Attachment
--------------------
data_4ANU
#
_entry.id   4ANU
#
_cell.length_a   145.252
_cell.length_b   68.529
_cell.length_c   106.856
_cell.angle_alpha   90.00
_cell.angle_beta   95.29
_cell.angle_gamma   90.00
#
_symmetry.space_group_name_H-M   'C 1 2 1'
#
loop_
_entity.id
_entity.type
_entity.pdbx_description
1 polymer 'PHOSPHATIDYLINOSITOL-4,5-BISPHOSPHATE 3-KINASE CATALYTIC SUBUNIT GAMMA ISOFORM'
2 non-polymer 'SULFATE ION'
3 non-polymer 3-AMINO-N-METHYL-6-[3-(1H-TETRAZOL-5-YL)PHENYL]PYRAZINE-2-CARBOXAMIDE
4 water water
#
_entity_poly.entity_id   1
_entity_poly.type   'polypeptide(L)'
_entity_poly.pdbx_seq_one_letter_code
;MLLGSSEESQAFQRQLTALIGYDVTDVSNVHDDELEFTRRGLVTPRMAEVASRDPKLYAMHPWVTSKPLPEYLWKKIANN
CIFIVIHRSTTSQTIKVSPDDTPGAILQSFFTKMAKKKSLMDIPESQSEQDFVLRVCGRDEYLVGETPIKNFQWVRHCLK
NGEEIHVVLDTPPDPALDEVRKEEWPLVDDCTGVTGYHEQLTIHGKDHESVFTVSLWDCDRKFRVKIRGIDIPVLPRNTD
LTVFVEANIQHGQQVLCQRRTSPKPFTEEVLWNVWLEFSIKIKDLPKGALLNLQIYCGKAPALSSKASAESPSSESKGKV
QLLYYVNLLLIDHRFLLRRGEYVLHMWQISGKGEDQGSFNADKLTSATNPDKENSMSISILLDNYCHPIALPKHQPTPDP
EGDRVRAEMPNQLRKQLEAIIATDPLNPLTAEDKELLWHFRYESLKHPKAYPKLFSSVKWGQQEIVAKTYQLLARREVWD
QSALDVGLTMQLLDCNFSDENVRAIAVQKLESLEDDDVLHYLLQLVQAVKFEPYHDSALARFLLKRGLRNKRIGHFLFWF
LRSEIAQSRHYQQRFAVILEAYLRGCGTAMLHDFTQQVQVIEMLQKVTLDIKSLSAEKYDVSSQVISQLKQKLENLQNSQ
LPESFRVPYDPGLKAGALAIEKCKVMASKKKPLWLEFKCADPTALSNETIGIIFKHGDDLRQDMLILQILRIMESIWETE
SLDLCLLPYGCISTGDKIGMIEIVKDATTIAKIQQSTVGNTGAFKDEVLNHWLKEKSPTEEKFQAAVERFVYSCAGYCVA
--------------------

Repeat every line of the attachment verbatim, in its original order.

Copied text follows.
data_4ANU
#
_entry.id   4ANU
#
_cell.length_a   145.252
_cell.length_b   68.529
_cell.length_c   106.856
_cell.angle_alpha   90.00
_cell.angle_beta   95.29
_cell.angle_gamma   90.00
#
_symmetry.space_group_name_H-M   'C 1 2 1'
#
loop_
_entity.id
_entity.type
_entity.pdbx_description
1 polymer 'PHOSPHATIDYLINOSITOL-4,5-BISPHOSPHATE 3-KINASE CATALYTIC SUBUNIT GAMMA ISOFORM'
2 non-polymer 'SULFATE ION'
3 non-polymer 3-AMINO-N-METHYL-6-[3-(1H-TETRAZOL-5-YL)PHENYL]PYRAZINE-2-CARBOXAMIDE
4 water water
#
_entity_poly.entity_id   1
_entity_poly.type   'polypeptide(L)'
_entity_poly.pdbx_seq_one_letter_code
;MLLGSSEESQAFQRQLTALIGYDVTDVSNVHDDELEFTRRGLVTPRMAEVASRDPKLYAMHPWVTSKPLPEYLWKKIANN
CIFIVIHRSTTSQTIKVSPDDTPGAILQSFFTKMAKKKSLMDIPESQSEQDFVLRVCGRDEYLVGETPIKNFQWVRHCLK
NGEEIHVVLDTPPDPALDEVRKEEWPLVDDCTGVTGYHEQLTIHGKDHESVFTVSLWDCDRKFRVKIRGIDIPVLPRNTD
LTVFVEANIQHGQQVLCQRRTSPKPFTEEVLWNVWLEFSIKIKDLPKGALLNLQIYCGKAPALSSKASAESPSSESKGKV
QLLYYVNLLLIDHRFLLRRGEYVLHMWQISGKGEDQGSFNADKLTSATNPDKENSMSISILLDNYCHPIALPKHQPTPDP
EGDRVRAEMPNQLRKQLEAIIATDPLNPLTAEDKELLWHFRYESLKHPKAYPKLFSSVKWGQQEIVAKTYQLLARREVWD
QSALDVGLTMQLLDCNFSDENVRAIAVQKLESLEDDDVLHYLLQLVQAVKFEPYHDSALARFLLKRGLRNKRIGHFLFWF
LRSEIAQSRHYQQRFAVILEAYLRGCGTAMLHDFTQQVQVIEMLQKVTLDIKSLSAEKYDVSSQVISQLKQKLENLQNSQ
LPESFRVPYDPGLKAGALAIEKCKVMASKKKPLWLEFKCADPTALSNETIGIIFKHGDDLRQDMLILQILRIMESIWETE
SLDLCLLPYGCISTGDKIGMIEIVKDATTIAKIQQSTVGNTGAFKDEVLNHWLKEKSPTEEKFQAAVERFVYSCAGYCVA